Tag Archives: Lech Lecha

The Journey Continues…

This article was originally published on November 13th, 2016, in the Ops & Blogs section of Times of Israel. The full article can be found on their website here.

Times of Israel

Over the past several days, I have felt sadness, anger, and disbelief. I feel lucky to live in a town, and be part of a synagogue, with such shared values. In democracy there is always a winner or a loser. My concern was not eliminating that – that division exists in a two party system. But, we have much work to do to repair a country that is so divided and so broken.

What was hard for me, and continues to be hard for me, is the tone and rhetoric. That is why I stood up time and time again condemning such hate speech. And now a candidate who, yes, ran on change, jobs, and the economy — but also on misogyny, xenophobia, Islamophobia, and bigotry — won. A candidate won who seemed to bully all the other candidates during the primaries and general election: calling them names, yelling at them, interrupting them.

It was hardest to share this information with my children – they are still so young. My daughter was so excited to come into the voting booth with us – about the historic nature of this election. I was upset to share the results. We teach our children certain values, at home, in school, at synagogue and in our sacred spaces: about how to treat other people, those like you and those who are different than you, about loving your neighbor instead of hating the other, about respect. And it seems with the results of this election, I fear that electing a candidate whose campaign seemed to reflect the opposite of those values we teach our children condones hate.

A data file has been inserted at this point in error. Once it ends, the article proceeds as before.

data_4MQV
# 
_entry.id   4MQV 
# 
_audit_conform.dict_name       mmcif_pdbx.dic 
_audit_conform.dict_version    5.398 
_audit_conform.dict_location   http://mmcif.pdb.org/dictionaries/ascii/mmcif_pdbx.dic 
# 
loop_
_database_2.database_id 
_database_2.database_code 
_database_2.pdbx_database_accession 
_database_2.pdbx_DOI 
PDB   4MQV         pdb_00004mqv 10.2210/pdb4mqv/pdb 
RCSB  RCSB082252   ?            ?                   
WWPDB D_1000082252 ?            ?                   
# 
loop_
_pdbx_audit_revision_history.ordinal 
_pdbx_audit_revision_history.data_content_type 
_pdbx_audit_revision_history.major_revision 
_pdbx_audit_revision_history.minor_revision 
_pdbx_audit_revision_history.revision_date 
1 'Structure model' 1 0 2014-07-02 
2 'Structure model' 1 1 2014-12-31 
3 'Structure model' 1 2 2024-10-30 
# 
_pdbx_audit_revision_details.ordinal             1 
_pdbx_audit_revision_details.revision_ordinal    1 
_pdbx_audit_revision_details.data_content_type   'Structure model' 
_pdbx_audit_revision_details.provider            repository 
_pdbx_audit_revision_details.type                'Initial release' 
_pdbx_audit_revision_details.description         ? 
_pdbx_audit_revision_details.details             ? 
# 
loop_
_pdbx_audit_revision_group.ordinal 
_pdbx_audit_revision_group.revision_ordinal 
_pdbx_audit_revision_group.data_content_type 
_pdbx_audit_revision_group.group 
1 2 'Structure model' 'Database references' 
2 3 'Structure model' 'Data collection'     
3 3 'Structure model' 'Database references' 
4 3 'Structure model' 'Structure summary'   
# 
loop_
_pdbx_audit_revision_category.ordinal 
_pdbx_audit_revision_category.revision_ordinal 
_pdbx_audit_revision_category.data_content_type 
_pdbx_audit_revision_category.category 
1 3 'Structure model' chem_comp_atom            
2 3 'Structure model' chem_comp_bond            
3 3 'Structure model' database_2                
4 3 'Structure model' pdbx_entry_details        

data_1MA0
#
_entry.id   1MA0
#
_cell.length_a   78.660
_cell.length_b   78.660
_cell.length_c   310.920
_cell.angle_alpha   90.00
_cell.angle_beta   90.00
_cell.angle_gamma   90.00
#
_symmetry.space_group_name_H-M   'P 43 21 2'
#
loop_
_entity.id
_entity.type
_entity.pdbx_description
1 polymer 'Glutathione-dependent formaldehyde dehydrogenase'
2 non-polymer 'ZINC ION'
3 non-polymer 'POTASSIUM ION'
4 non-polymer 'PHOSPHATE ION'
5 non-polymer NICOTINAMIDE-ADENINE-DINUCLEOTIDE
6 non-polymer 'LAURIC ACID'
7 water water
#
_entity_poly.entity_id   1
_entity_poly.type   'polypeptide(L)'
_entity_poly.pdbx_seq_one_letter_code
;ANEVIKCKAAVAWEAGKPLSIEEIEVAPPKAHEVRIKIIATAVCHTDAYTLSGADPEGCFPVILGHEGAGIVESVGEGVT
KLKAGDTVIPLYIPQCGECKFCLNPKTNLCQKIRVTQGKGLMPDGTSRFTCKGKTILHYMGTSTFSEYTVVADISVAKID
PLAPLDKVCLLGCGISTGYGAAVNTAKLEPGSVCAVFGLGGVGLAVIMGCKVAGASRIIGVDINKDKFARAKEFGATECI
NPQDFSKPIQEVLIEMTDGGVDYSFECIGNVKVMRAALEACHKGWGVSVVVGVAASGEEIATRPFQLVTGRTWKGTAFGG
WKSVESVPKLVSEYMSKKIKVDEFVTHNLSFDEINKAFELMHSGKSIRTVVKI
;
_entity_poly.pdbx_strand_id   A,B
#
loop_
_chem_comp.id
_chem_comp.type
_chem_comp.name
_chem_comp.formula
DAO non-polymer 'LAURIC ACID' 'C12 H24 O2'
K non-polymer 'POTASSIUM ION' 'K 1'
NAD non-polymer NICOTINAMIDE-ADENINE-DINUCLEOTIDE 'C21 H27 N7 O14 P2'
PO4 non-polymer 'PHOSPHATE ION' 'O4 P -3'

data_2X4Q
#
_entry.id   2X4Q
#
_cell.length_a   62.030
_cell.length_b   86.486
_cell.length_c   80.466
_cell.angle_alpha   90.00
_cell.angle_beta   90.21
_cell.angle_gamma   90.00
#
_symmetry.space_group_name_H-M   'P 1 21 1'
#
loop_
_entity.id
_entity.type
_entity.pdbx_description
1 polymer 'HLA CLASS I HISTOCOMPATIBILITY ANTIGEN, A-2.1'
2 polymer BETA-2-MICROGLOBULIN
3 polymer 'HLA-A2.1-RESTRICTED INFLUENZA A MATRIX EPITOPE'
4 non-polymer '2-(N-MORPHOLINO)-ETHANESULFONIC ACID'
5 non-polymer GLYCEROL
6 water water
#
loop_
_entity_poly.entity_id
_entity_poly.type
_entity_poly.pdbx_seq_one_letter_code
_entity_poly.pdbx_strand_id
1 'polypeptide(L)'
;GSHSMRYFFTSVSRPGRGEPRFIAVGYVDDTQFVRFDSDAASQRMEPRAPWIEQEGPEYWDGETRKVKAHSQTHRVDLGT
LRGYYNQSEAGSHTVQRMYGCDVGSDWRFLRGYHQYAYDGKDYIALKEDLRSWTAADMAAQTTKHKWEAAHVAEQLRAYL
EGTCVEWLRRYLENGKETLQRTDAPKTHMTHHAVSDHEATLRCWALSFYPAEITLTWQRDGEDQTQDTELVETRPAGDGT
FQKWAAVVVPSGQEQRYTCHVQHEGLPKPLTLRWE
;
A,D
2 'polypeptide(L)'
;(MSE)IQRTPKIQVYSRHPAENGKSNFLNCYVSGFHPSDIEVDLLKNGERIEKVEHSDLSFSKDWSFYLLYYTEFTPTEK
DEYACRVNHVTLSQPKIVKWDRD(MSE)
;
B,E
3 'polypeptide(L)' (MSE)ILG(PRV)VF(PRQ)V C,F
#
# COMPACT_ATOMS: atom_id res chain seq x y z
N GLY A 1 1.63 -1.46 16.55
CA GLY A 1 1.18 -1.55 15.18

I fear for so many – and I fear also as a Jew – what it means when a candidate who was endorsed by the KKK is elected President. There is real fear for many of us that the hateful rhetoric of this campaign will lead to hateful acts. This week, we also observed the 78th anniversary of Kristallnacht, the “Night of Broken Glass,” a pogrom when Nazis torched synagogues and Jewish homes, businesses, and schools, killing over a hundred people. Kristallnacht was a turning point, when hate speech led to hateful acts.

I was also reminded this week of the profound words of George Washington, found in a 1790 letter to the Jews of Newport, Rhode Island, home of the country’s oldest Jewish house of worship. In it, he pledged that the “government of the United States…gives to bigotry no sanction, to persecution no assistance.” I acknowledge my privilege as a white, straight, man and I promise to do my part, as an American, and as a human being, to ensure George Washington’s words ring true – that our government does not sanction bigotry or persecution.